ON THIS PAGE: You will read about how to cope with challenges in everyday life after a diagnosis of CML. Use the menu to see other pages.
What is survivorship?
The word “survivorship” means different things to different people. Common definitions include:
For many cancers, it may be having no signs of cancer after finishing treatment.
For CML, it may be living with, through, and beyond cancer. According to this definition, cancer survivorship begins at diagnosis and includes people who continue to have treatment over the long term, to either reduce the risk of developing resistant CML or to manage chronic disease.
Survivorship is one of the most complicated parts of having cancer. This is because it is different for everyone.
Survivors may experience a mixture of strong feelings, including joy, concern, relief, guilt, and fear. Some people say they appreciate life more after a cancer diagnosis and have gained a greater acceptance of themselves. Others become very anxious about their health and uncertain about coping with everyday life.
Survivors may feel some stress when their visits to the health care team become less frequent. This may be especially true when new worries and challenges surface over time, such as any late effects of treatment, emotional challenges including fear of having the disease come back, sexual health and fertility concerns, and financial and workplace issues.
Every survivor has individual concerns and challenges. With any challenge, a good first step is being able to recognize your fears and talk about them. Effective coping requires:
Understanding the challenge you are facing
Thinking through solutions
Asking for and allowing the support of others
Feeling comfortable with the course of action you choose
Many survivors find it helpful to join an in-person support group or an online community of survivors. This allows you to talk with people who have had similar first-hand experiences. Other options for finding support include talking with a friend or member of your health care team, individual counseling, or asking for assistance at the learning resource center of the place where you received treatment.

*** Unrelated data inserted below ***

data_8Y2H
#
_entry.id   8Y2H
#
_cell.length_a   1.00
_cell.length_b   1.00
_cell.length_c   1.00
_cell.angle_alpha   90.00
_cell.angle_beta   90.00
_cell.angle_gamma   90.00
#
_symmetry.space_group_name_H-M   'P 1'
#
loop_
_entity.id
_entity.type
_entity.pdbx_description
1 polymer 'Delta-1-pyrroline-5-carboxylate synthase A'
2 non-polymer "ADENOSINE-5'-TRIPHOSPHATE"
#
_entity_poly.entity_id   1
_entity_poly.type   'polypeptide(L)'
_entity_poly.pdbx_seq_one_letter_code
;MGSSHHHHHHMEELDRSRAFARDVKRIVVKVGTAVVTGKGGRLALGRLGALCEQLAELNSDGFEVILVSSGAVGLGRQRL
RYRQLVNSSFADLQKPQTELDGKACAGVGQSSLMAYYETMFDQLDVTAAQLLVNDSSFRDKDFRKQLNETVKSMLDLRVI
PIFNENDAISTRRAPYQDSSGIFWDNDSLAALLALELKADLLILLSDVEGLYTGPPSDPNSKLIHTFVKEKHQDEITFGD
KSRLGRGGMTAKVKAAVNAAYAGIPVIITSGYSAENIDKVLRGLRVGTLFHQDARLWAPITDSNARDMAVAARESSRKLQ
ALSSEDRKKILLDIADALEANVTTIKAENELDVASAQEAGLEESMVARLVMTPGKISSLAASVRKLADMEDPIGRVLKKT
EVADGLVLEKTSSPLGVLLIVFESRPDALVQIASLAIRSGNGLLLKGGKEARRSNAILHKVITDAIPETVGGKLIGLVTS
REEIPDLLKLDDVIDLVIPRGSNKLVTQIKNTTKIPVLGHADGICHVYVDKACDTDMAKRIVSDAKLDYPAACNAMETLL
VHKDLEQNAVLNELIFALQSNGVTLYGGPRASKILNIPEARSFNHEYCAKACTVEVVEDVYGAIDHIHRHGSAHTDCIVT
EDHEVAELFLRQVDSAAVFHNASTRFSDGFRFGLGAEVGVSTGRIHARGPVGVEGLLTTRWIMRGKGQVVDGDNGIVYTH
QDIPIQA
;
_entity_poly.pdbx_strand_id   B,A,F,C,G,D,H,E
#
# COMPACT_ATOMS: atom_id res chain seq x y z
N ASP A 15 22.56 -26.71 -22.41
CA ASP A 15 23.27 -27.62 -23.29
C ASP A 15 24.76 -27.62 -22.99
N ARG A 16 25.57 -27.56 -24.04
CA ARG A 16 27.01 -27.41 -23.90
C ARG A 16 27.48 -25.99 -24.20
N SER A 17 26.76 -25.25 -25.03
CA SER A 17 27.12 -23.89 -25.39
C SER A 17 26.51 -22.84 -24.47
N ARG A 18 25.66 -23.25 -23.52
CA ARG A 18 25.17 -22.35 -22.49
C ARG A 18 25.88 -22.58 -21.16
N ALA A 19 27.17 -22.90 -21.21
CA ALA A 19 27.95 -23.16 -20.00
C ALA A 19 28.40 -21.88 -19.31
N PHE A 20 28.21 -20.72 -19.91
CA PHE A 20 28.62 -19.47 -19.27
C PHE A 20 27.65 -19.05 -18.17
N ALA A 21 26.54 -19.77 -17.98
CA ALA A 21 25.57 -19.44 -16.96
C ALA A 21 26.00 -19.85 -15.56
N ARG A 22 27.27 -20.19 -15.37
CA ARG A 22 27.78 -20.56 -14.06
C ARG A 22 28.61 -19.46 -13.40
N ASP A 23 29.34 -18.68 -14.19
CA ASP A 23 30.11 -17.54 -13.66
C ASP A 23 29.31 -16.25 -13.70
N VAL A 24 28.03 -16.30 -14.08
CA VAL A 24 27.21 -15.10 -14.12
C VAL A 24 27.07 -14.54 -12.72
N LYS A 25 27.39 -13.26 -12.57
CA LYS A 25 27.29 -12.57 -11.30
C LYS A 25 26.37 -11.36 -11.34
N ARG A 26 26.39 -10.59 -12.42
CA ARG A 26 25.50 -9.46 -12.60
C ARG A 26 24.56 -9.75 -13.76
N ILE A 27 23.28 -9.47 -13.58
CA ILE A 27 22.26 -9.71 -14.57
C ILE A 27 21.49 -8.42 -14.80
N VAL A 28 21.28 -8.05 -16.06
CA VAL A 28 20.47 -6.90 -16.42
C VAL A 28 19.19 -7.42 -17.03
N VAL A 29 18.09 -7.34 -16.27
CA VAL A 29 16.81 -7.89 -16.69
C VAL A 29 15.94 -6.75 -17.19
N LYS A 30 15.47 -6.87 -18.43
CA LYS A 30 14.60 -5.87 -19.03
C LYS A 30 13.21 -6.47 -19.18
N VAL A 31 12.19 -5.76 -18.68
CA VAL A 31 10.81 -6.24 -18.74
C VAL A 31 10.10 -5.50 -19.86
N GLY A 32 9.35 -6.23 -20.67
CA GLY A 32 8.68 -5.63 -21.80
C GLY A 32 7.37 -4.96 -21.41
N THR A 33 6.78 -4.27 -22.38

Changing role of caregivers
Family members and friends may also go through periods of transition. A caregiver may play a very important role in supporting a person diagnosed with CML, providing physical, emotional, and practical care on an as-needed basis. Many caregivers become focused on providing this support, especially when the treatment period lasts for many months or longer.
A new perspective on your health
For many people, survivorship serves as a strong motivator to make positive lifestyle changes.
People with CML are encouraged to follow established guidelines for good health, such as not smoking, limiting alcohol, eating well, and managing stress. Regular physical activity can help rebuild your strength and energy level. Your health care team can help you create an appropriate exercise plan based upon your needs, physical abilities, and fitness level. Learn more about making healthy lifestyle choices.
It is important to have recommended medical checkups and tests (see Follow-up Care) to take care of your health. Rehabilitation may be recommended, and this could mean any of a wide range of services such as physical therapy, career counseling, pain management, nutritional planning, and/or emotional counseling. The goal of rehabilitation is to help people regain control over many aspects of their lives and remain as independent and productive as possible.
Talk with your health care team to develop a survivorship care plan that is best for your needs.
Looking for More Survivorship Resources?
For more information about survivorship, explore these related items. Please note that these links will take you to other sections of Cancer.Net:
- ASCO Answers Cancer Survivorship Guide: Get this 44-page booklet that helps people transition into survivorship. It includes blank treatment summary and survivorship care plan forms. The free booklet is available as a PDF, so it is easy to print out.
- Cancer.Net Patient Education Video: View a short video led by an ASCO expert that provides information about what comes next when transitioning into survivorship.
- Survivorship Resources: Cancer.Net offers an entire area of this website with resources to help survivors, including those in different age groups.
The next section offers Questions to Ask the Health Care Team to help start conversations with your health care team. Use the menu to choose a different section to read in this guide.